Red Sox, Price agree to 7 Year Deal

Dave PriceThe Boston Globe is reporting that the Red Sox and David Price have agreed to a 7 year deal worth 217 million, which averages out to 31 million per season for you math nerds out there.  The deal is the largest ever for a pitcher.

Price spent a calendar year with the Tigers, going 13-8 with a 2.90 ERA in 32 starts. The Tigers fell out of contention last season and traded Price to the Toronto Blue Jays for three prospects.

Price played a big role in propelling the Blue Jays to their first playoff berth since 1993. He was 9-1 with a 2.30 ERA in 11 starts as Toronto won 40 of its final 58 games and ran away with the American League East title.

In all, Price was 18-5 with a 2.45 ERA last season. He had the lowest ERA in the league and was third with 220 1/3 innings. His 225 strikeouts were the fourth-most in the league.

The move is clearly a pretty significant one for the Red Sox, who may not be done yet.  With Price leading the rotation, the Sox can now follow with Clay Buchholz, Eduardo Rodriguez, Rick Porcello, and finally Wade Miley.

53 thoughts on “Red Sox, Price agree to 7 Year Deal

        • Two years before he was going to be a FA, they gave him 5 more years at $28M per plus a vesting option. He showed signs of decline in 2013, and then proceeded to have his two worst seasons since his rookie year. He’s now 33 and likely to be a mid-rotation starter getting paid $28M/year.

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        • He’s not 33 yet, and he’s been injured for the first time — which explains some of his poor showing. He improved at the end of last season, so it isn’t guaranteed that he’s washed up now — despite your pessimism. Anyway, he’s only getting $28M until he’s 35. The BloSox will be paying Price more than that til he’s 37, right? Basically, the Tigers assured V would finish with them — and not when he’s on the other side of 35 (unless he’s still doing well and his option kicks in). I think it looks a lot better than this Price deal.

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        • Doing the deal 2 years before they had to was dumb.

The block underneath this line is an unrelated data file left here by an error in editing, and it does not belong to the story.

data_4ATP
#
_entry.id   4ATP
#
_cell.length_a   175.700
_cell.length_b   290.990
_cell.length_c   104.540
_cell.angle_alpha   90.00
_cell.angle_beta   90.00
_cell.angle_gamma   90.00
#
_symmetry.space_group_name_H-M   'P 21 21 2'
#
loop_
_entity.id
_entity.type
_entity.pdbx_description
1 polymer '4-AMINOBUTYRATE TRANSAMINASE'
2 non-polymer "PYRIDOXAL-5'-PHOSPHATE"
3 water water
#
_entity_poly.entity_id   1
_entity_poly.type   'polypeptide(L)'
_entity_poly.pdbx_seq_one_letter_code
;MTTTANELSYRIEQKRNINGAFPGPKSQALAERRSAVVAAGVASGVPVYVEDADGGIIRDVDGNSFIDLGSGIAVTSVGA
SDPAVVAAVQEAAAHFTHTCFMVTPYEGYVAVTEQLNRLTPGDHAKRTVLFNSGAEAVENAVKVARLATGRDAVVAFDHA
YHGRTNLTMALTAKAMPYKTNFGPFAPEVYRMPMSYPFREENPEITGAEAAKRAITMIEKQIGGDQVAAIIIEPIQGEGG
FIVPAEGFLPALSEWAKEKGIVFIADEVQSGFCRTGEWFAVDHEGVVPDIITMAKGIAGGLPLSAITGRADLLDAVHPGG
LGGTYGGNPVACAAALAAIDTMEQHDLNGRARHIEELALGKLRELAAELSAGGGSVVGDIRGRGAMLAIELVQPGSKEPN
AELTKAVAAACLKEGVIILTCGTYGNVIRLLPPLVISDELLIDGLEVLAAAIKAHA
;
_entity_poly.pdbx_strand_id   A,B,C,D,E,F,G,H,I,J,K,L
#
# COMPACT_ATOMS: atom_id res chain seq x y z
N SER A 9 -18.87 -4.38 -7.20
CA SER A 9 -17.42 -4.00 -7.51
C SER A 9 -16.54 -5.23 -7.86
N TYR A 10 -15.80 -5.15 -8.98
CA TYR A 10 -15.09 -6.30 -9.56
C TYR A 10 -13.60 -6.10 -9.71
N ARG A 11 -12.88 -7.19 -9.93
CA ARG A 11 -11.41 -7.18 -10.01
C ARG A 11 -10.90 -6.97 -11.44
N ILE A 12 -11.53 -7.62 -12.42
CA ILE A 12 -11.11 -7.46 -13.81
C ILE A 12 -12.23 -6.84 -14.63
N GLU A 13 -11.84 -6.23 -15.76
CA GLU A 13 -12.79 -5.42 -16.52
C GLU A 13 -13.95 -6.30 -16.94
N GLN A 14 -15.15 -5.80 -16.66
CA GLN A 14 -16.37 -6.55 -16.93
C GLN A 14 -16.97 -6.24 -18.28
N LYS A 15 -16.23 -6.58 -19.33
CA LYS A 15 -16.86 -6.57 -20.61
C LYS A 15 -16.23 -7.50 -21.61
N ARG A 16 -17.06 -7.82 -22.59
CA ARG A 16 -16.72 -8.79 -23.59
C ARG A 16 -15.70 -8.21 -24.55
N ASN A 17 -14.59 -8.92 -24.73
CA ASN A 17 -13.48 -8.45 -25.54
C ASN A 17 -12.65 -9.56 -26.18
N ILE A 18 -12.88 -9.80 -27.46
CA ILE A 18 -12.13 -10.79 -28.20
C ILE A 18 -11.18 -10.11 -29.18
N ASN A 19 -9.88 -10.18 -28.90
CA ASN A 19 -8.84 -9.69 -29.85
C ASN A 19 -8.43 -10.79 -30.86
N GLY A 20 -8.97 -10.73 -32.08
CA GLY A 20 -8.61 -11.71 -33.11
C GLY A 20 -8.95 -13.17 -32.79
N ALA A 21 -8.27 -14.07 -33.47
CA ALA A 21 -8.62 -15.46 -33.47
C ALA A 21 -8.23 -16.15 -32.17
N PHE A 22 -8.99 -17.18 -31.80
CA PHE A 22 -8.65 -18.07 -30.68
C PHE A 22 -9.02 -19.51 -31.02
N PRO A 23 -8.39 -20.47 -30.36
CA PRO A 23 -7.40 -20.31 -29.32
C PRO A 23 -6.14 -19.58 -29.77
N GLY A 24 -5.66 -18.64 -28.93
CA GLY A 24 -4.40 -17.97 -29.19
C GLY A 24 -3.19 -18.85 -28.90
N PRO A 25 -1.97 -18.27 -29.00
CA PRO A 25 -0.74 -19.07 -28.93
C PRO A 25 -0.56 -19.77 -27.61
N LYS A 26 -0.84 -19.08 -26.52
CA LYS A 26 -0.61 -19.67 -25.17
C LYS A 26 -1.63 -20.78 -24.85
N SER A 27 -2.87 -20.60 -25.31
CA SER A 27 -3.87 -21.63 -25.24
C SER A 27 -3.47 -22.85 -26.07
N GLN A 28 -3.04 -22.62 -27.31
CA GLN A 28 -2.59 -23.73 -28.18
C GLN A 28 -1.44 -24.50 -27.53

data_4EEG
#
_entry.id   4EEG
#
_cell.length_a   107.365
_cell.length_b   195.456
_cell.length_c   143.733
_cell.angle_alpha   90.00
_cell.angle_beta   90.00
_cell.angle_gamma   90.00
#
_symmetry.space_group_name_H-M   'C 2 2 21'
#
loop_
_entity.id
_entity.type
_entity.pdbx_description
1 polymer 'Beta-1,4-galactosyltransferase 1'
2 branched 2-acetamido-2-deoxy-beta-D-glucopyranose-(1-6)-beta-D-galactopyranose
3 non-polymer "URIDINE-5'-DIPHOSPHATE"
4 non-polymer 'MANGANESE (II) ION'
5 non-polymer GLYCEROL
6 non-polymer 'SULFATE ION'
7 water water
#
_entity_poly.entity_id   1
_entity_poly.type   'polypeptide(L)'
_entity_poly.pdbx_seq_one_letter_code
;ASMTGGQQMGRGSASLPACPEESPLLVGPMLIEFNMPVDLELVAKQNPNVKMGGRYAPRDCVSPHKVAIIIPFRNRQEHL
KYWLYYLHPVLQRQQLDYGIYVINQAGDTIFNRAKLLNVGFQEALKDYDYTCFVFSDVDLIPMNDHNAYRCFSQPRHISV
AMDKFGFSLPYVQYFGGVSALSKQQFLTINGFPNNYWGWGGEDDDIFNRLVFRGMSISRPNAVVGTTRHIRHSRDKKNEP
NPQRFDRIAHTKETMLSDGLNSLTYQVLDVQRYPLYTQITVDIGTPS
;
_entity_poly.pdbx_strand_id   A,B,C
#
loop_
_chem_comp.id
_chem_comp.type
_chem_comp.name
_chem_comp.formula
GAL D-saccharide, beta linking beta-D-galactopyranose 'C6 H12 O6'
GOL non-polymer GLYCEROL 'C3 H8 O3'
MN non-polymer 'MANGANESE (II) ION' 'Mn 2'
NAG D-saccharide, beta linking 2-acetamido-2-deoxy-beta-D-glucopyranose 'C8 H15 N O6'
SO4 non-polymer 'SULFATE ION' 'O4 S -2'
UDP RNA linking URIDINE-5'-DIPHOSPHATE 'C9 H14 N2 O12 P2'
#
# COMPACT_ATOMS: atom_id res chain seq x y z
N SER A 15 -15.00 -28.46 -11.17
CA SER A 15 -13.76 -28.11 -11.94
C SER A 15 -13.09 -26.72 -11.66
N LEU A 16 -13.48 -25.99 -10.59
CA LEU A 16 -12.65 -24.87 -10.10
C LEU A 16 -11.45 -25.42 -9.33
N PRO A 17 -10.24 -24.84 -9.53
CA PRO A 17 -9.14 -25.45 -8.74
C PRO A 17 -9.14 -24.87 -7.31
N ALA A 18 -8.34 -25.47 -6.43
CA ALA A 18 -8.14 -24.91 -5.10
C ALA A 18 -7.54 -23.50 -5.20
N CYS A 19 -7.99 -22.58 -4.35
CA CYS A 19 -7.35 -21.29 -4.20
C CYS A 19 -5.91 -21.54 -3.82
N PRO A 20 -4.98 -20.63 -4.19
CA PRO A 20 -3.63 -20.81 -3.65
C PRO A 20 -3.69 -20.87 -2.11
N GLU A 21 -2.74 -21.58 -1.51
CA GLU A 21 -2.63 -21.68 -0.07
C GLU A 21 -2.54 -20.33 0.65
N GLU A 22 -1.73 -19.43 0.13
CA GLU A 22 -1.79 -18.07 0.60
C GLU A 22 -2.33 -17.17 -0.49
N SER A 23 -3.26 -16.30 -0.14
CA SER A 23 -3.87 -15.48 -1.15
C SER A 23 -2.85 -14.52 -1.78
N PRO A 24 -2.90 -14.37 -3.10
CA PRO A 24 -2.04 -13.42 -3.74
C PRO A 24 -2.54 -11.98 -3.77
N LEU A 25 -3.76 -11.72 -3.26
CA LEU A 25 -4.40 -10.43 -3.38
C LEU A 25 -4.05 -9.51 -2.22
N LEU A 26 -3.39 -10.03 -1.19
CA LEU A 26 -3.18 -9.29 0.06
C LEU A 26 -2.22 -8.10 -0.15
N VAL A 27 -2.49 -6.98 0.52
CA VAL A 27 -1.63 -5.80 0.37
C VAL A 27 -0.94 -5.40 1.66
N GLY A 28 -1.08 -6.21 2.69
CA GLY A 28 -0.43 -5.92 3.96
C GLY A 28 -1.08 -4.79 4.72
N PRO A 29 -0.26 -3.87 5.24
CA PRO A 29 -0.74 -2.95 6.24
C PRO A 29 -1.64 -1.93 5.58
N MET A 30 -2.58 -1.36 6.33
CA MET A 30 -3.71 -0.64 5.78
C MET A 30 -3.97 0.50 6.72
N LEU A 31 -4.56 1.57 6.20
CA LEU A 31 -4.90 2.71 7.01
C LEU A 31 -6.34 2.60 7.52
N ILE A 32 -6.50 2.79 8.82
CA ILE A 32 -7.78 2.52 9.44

He’ll be 33 before next year starts and will get $28M that year, and when he’s 34, and 35, and 36, with a vesting $22M option when he’s 37.

          Losing velocity and getting hurt is part of aging. He’s not likely to gain any velocity back or to get better at staying healthy from here on out.

          Pitching does horrible things to a body.

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        • He won’t vest (and at lower pay) unless he’s a Cy Young contender — that’s performance based. And, if they had waited 2 more years to sign him, the market would’ve gone up and he’d be 32 (not ideal for signing a deal) – plus, you always discount the face of the franchise factor.

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        • Hind sight isn’t needed. You don’t sign a guy (especially a pitcher past 30) to a 5 year extension when you have him under contract for 2 more years. In almost every instance, he would have been cheaper if you had waited or you might not want to keep him at all. That deal (along with Cabrera’s) was panned the day it was announced for that very reason…if Verlander was great for 2 more years, you might pay a few more dollars, if he starts to decline…you overpaid by far more.

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        • Ok, he wasn’t past 30 when they signed him. The point of it was to lock him up for the rest of his career — and they did so without buying him too late or after the market for starting pitching had shifted up (which it was on its way to doing — they just were on the front end of it, so it looked worse). But, my point is, if you think the Verlander thing was bad, the Price deal should look worse (and V’s better by comparison).

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  1. ….and Paper Lions pulls into the lead in the FA predictions as one of only 2 people to pick him going to Boston.

    Take that well thought out decisions, just wait until the last minute with no prep, close your eyes and hope for the best.

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  2. So Price not only gets $30M+ in AAV, he also gets an opt-out in 3 years?

    I’m quite happy the Cubs didn’t try to match/exceed that.

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  3. Short term, yes, this fills an immediate Red Sox need, which is pitching. Long term, this is an albatross contract. The aging curve for power pitchers after the age of 32 isn’t pretty. The good news for the Sox is he has shown no signs of aging yet. The bad news is Father Time misses no one.